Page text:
But don’t take my word for it. Check out the *Wall Street Journal* article. Some choice snippets:

According to the study, mathematicians fared best in part because they typically work in favorable conditions…The study also considers pay, which was determined by measuring each job’s median income and growth potential. Mathematicians’ annual income was pegged at $94,160..

The *Journal* cites the example of Jennifer Courter, now a research mathematician at mental images Inc. Speaking of her job, Ms. Courter says

“It’s a lot more than just some boring subject that everybody has to take in school…It’s the science of problem-solving.”

Ms. Courter reports that her salary is somewhat above the $94K median for mathematicians. The article notes that she has 19 years of experience in her field. It doesn’t say whether she has a Ph.D. or not.

As much as I’m for good salaries and favorable working conditions – I’m for motherhood and apple pie too, by the way – I don’t think they tell the whole story as far as a career in mathematics is concerned. Unlike some other fields, few if any people go into mathematics *because of* the money. Rather, most people who go into mathematics do so because they *love the subject*. And those who are lucky enough to make a good living doing something they love are truly among the chosen few.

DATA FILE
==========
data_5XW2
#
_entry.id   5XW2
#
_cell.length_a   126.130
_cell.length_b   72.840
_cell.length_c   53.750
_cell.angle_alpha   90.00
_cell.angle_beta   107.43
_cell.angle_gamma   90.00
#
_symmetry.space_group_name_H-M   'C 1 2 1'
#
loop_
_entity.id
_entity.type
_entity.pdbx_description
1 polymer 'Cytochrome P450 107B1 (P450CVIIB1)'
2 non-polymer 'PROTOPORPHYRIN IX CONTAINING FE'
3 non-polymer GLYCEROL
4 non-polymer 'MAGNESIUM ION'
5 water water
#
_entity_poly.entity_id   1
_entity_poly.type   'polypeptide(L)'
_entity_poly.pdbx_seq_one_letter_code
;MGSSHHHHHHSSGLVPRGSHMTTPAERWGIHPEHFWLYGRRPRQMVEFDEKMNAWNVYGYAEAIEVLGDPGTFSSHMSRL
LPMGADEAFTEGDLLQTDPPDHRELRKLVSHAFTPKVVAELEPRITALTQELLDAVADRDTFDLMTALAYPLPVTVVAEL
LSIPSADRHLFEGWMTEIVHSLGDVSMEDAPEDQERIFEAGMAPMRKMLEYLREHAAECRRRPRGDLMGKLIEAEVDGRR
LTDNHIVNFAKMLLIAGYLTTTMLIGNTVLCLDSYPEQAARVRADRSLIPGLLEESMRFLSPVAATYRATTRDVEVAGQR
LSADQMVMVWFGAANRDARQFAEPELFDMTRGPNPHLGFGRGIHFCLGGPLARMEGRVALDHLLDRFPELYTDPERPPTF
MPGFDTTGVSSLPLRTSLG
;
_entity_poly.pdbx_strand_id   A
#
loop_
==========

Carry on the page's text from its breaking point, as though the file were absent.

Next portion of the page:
Another advantage we mathematicians have stems from what Eugene Wigner called the “unreasonable effectiveness of mathematics.” Our subject, our knowledge, and our skills are in demand across the entire spectrum of the sciences, from astrophysics to zoology. Even beyond the sciences, in economics, in philosophy, and in the arts, mathematics has an increasingly strong presence. And when when we as mathematicians collaborate across disciplines, we bring back new ideas and new problems that enrich our own subject. As an applied mathematician myself, I have experienced this first hand, and it is extremely invigorating.

Back to the WSJ article, here are some of the math- and science-related jobs on their list, along with their rankings:

1. Mathematician

2. Actuary

3. Statistician

4. Biologist

5. Software Engineer

6. Computer Systems Analyst

11. Economist

13. Physicist

15. Meteorologist

18. Computer Programmer

20. Astronomer

Fully 11 out of the top 20 jobs were from fields in which mathematics and computer science are playing an increasing, and in some cases dominating, role.